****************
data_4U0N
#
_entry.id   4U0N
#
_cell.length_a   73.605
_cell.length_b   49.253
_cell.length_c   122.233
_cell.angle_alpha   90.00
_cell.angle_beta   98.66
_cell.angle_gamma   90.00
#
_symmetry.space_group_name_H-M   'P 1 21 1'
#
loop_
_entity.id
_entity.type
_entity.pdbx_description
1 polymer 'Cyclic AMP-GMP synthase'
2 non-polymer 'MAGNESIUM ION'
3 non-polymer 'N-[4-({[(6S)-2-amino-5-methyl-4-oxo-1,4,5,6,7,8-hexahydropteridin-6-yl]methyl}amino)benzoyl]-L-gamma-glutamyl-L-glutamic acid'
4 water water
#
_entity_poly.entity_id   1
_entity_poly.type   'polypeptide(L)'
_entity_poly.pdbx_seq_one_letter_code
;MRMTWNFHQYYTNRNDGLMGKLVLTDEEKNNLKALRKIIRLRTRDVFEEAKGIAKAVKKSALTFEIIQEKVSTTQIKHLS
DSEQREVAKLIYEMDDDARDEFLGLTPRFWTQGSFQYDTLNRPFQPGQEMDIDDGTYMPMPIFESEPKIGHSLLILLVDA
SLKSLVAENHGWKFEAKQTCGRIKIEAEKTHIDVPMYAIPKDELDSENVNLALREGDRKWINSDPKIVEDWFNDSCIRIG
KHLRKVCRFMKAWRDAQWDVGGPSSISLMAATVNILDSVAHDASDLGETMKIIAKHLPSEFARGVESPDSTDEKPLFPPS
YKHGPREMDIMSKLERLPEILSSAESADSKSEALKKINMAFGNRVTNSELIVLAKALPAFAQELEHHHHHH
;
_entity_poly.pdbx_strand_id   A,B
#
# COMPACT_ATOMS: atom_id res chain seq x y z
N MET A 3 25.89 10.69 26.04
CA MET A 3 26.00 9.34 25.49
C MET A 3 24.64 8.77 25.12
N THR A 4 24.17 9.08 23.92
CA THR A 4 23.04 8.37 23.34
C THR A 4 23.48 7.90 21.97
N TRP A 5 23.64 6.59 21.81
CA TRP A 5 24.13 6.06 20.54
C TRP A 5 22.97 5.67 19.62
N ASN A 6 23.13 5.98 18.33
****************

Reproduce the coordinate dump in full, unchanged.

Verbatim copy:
data_4U0N
#
_entry.id   4U0N
#
_cell.length_a   73.605
_cell.length_b   49.253
_cell.length_c   122.233
_cell.angle_alpha   90.00
_cell.angle_beta   98.66
_cell.angle_gamma   90.00
#
_symmetry.space_group_name_H-M   'P 1 21 1'
#
loop_
_entity.id
_entity.type
_entity.pdbx_description
1 polymer 'Cyclic AMP-GMP synthase'
2 non-polymer 'MAGNESIUM ION'
3 non-polymer 'N-[4-({[(6S)-2-amino-5-methyl-4-oxo-1,4,5,6,7,8-hexahydropteridin-6-yl]methyl}amino)benzoyl]-L-gamma-glutamyl-L-glutamic acid'
4 water water
#
_entity_poly.entity_id   1
_entity_poly.type   'polypeptide(L)'
_entity_poly.pdbx_seq_one_letter_code
;MRMTWNFHQYYTNRNDGLMGKLVLTDEEKNNLKALRKIIRLRTRDVFEEAKGIAKAVKKSALTFEIIQEKVSTTQIKHLS
DSEQREVAKLIYEMDDDARDEFLGLTPRFWTQGSFQYDTLNRPFQPGQEMDIDDGTYMPMPIFESEPKIGHSLLILLVDA
SLKSLVAENHGWKFEAKQTCGRIKIEAEKTHIDVPMYAIPKDELDSENVNLALREGDRKWINSDPKIVEDWFNDSCIRIG
KHLRKVCRFMKAWRDAQWDVGGPSSISLMAATVNILDSVAHDASDLGETMKIIAKHLPSEFARGVESPDSTDEKPLFPPS
YKHGPREMDIMSKLERLPEILSSAESADSKSEALKKINMAFGNRVTNSELIVLAKALPAFAQELEHHHHHH
;
_entity_poly.pdbx_strand_id   A,B
#
# COMPACT_ATOMS: atom_id res chain seq x y z
N MET A 3 25.89 10.69 26.04
CA MET A 3 26.00 9.34 25.49
C MET A 3 24.64 8.77 25.12
N THR A 4 24.17 9.08 23.92
CA THR A 4 23.04 8.37 23.34
C THR A 4 23.48 7.90 21.97
N TRP A 5 23.64 6.59 21.81
CA TRP A 5 24.13 6.06 20.54
C TRP A 5 22.97 5.67 19.62
N ASN A 6 23.13 5.98 18.33